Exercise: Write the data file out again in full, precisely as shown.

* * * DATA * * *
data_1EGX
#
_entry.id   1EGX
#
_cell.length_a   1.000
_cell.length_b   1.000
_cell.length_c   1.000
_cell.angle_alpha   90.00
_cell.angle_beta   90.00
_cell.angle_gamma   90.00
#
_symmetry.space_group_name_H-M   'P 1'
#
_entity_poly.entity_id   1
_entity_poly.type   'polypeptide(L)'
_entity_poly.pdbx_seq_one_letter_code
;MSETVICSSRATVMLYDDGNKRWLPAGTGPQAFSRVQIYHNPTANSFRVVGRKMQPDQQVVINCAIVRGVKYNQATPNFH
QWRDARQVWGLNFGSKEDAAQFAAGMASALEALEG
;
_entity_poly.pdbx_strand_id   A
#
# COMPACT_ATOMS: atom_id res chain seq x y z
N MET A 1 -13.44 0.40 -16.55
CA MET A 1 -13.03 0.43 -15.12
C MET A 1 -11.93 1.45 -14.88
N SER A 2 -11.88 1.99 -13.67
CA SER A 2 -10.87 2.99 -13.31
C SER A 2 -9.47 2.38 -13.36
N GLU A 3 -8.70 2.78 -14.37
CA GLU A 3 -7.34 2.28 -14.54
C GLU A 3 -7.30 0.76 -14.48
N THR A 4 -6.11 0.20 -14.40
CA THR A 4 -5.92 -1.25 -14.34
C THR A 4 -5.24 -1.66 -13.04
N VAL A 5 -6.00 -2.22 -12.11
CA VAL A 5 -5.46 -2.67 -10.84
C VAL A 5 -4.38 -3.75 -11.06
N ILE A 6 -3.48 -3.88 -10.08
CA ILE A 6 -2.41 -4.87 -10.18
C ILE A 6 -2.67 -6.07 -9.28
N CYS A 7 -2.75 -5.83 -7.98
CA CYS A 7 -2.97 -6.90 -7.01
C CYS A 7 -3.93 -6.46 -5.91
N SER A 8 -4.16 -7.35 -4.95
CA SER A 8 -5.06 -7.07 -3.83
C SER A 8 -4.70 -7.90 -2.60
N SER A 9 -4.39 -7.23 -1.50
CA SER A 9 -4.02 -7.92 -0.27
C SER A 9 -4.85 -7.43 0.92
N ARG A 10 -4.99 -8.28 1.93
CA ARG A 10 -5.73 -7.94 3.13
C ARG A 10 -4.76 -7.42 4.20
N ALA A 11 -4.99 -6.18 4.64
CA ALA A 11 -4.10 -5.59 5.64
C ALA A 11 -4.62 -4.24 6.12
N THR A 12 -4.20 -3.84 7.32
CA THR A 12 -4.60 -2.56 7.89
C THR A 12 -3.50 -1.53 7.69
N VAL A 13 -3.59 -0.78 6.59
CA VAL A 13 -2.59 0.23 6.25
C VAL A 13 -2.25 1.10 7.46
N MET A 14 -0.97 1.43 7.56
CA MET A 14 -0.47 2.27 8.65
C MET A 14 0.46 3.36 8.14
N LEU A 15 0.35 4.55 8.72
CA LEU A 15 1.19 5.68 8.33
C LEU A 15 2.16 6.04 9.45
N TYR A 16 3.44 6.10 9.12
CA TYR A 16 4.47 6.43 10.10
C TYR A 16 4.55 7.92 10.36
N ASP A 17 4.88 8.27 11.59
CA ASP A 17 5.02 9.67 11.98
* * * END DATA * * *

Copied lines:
data_1EGX
#
_entry.id   1EGX
#
_cell.length_a   1.000
_cell.length_b   1.000
_cell.length_c   1.000
_cell.angle_alpha   90.00
_cell.angle_beta   90.00
_cell.angle_gamma   90.00
#
_symmetry.space_group_name_H-M   'P 1'
#
_entity_poly.entity_id   1
_entity_poly.type   'polypeptide(L)'
_entity_poly.pdbx_seq_one_letter_code
;MSETVICSSRATVMLYDDGNKRWLPAGTGPQAFSRVQIYHNPTANSFRVVGRKMQPDQQVVINCAIVRGVKYNQATPNFH
QWRDARQVWGLNFGSKEDAAQFAAGMASALEALEG
;
_entity_poly.pdbx_strand_id   A
#
# COMPACT_ATOMS: atom_id res chain seq x y z
N MET A 1 -13.44 0.40 -16.55
CA MET A 1 -13.03 0.43 -15.12
C MET A 1 -11.93 1.45 -14.88
N SER A 2 -11.88 1.99 -13.67
CA SER A 2 -10.87 2.99 -13.31
C SER A 2 -9.47 2.38 -13.36
N GLU A 3 -8.70 2.78 -14.37
CA GLU A 3 -7.34 2.28 -14.54
C GLU A 3 -7.30 0.76 -14.48
N THR A 4 -6.11 0.20 -14.40
CA THR A 4 -5.92 -1.25 -14.34
C THR A 4 -5.24 -1.66 -13.04
N VAL A 5 -6.00 -2.22 -12.11
CA VAL A 5 -5.46 -2.67 -10.84
C VAL A 5 -4.38 -3.75 -11.06
N ILE A 6 -3.48 -3.88 -10.08
CA ILE A 6 -2.41 -4.87 -10.18
C ILE A 6 -2.67 -6.07 -9.28
N CYS A 7 -2.75 -5.83 -7.98
CA CYS A 7 -2.97 -6.90 -7.01
C CYS A 7 -3.93 -6.46 -5.91
N SER A 8 -4.16 -7.35 -4.95
CA SER A 8 -5.06 -7.07 -3.83
C SER A 8 -4.70 -7.90 -2.60
N SER A 9 -4.39 -7.23 -1.50
CA SER A 9 -4.02 -7.92 -0.27
C SER A 9 -4.85 -7.43 0.92
N ARG A 10 -4.99 -8.28 1.93
CA ARG A 10 -5.73 -7.94 3.13
C ARG A 10 -4.76 -7.42 4.20
N ALA A 11 -4.99 -6.18 4.64
CA ALA A 11 -4.10 -5.59 5.64
C ALA A 11 -4.62 -4.24 6.12
N THR A 12 -4.20 -3.84 7.32
CA THR A 12 -4.60 -2.56 7.89
C THR A 12 -3.50 -1.53 7.69
N VAL A 13 -3.59 -0.78 6.59
CA VAL A 13 -2.59 0.23 6.25
C VAL A 13 -2.25 1.10 7.46
N MET A 14 -0.97 1.43 7.56
CA MET A 14 -0.47 2.27 8.65
C MET A 14 0.46 3.36 8.14
N LEU A 15 0.35 4.55 8.72
CA LEU A 15 1.19 5.68 8.33
C LEU A 15 2.16 6.04 9.45
N TYR A 16 3.44 6.10 9.12
CA TYR A 16 4.47 6.43 10.10
C TYR A 16 4.55 7.92 10.36
N ASP A 17 4.88 8.27 11.59
CA ASP A 17 5.02 9.67 11.98